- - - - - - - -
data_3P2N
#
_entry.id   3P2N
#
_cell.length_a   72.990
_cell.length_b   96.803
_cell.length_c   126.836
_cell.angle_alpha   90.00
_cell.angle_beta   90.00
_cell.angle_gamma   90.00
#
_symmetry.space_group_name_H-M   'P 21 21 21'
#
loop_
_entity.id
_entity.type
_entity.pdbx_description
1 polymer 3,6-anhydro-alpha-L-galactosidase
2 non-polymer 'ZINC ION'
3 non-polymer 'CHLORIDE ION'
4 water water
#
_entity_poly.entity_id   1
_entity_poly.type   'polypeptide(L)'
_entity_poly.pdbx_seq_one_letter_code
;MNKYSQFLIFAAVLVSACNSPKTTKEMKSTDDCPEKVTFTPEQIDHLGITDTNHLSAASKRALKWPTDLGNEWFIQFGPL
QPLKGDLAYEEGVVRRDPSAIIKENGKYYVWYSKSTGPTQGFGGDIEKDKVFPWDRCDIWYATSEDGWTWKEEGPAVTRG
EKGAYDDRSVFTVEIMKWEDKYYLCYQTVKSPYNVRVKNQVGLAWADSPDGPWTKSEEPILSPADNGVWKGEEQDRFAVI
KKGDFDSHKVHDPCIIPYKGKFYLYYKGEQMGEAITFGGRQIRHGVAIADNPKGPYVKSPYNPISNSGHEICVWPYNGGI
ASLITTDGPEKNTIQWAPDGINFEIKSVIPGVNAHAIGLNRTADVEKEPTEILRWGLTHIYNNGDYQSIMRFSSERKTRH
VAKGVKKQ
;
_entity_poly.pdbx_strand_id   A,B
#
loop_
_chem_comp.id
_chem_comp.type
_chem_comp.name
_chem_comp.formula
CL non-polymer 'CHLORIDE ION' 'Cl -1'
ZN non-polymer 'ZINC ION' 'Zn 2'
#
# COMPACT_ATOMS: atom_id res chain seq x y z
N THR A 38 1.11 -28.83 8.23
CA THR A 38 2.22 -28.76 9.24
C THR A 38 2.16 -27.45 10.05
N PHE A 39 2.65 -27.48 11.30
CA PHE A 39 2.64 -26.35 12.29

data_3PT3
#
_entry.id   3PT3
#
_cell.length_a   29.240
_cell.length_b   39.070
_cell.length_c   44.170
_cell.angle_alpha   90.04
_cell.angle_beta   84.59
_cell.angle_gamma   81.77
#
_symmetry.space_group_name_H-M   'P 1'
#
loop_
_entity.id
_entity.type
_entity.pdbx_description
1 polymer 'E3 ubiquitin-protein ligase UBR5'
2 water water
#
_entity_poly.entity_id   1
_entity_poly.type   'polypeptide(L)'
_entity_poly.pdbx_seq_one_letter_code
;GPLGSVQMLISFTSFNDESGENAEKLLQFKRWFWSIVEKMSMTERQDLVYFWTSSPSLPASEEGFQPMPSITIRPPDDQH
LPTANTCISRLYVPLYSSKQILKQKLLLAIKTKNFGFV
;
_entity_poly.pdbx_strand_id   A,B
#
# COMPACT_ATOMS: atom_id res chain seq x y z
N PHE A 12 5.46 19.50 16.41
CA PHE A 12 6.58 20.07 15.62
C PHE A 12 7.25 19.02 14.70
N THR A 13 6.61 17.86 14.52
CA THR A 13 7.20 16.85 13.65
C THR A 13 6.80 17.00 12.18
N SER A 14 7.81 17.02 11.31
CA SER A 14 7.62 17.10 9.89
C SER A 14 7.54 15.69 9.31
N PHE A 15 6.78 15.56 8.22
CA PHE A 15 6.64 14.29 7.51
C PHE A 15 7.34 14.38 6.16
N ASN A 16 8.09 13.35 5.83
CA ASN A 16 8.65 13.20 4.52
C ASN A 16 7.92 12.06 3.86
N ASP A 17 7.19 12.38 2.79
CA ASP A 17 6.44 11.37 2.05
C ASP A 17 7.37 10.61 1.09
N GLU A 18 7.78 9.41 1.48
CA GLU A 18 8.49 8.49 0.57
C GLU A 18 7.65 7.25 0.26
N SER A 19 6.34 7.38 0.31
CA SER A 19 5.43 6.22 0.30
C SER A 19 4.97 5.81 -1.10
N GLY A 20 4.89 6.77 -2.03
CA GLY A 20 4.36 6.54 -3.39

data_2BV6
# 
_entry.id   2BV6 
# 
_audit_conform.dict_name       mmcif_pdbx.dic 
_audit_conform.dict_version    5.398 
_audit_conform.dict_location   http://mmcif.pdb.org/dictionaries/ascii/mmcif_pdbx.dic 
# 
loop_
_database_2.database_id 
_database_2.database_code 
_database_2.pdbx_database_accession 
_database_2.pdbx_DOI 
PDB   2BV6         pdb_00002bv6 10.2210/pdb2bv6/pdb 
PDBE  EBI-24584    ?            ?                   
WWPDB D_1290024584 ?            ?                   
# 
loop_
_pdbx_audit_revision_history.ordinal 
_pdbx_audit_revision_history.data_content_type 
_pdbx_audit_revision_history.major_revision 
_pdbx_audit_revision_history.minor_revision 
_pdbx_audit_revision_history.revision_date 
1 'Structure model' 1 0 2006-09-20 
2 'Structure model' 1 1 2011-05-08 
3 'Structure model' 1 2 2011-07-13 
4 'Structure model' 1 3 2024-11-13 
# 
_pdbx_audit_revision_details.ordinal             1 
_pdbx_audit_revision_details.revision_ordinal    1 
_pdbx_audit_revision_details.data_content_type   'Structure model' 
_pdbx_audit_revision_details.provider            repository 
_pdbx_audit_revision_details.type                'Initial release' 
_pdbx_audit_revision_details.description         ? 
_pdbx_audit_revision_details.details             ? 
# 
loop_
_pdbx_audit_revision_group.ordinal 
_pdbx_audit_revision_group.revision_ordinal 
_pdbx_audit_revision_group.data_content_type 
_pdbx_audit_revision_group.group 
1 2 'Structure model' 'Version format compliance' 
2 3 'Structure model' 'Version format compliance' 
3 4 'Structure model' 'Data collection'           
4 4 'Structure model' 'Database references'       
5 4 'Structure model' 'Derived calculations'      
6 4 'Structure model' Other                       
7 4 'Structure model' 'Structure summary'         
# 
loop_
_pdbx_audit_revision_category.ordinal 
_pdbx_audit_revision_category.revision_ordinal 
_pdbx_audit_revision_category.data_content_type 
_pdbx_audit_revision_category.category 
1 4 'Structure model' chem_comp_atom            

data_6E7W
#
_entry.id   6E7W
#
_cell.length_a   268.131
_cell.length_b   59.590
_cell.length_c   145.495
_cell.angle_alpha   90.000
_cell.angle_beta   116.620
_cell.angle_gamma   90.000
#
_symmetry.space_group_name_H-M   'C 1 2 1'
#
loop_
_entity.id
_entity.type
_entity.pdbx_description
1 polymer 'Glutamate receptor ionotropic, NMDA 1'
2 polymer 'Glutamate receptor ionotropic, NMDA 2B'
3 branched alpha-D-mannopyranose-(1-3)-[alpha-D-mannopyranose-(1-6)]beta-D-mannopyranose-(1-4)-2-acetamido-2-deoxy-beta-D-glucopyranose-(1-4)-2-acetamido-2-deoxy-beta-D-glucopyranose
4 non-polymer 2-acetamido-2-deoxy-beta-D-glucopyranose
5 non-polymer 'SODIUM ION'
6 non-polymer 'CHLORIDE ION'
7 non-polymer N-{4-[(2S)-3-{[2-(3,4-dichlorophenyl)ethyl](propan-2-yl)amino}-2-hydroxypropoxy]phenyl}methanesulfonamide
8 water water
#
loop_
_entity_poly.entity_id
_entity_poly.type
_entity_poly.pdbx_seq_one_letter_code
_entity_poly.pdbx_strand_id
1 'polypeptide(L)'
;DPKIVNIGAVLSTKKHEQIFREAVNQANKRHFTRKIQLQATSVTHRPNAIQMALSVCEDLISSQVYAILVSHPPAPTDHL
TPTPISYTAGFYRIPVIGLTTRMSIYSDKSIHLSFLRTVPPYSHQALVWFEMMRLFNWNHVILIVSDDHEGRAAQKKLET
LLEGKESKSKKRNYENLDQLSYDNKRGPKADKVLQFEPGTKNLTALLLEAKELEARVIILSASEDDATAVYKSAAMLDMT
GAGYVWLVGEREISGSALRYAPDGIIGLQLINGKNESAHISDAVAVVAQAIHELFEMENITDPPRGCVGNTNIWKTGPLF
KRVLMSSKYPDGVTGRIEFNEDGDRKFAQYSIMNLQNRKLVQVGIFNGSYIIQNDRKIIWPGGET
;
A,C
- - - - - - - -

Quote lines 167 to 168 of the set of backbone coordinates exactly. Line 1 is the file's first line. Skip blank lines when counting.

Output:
_cell.angle_beta   116.620
_cell.angle_gamma   90.000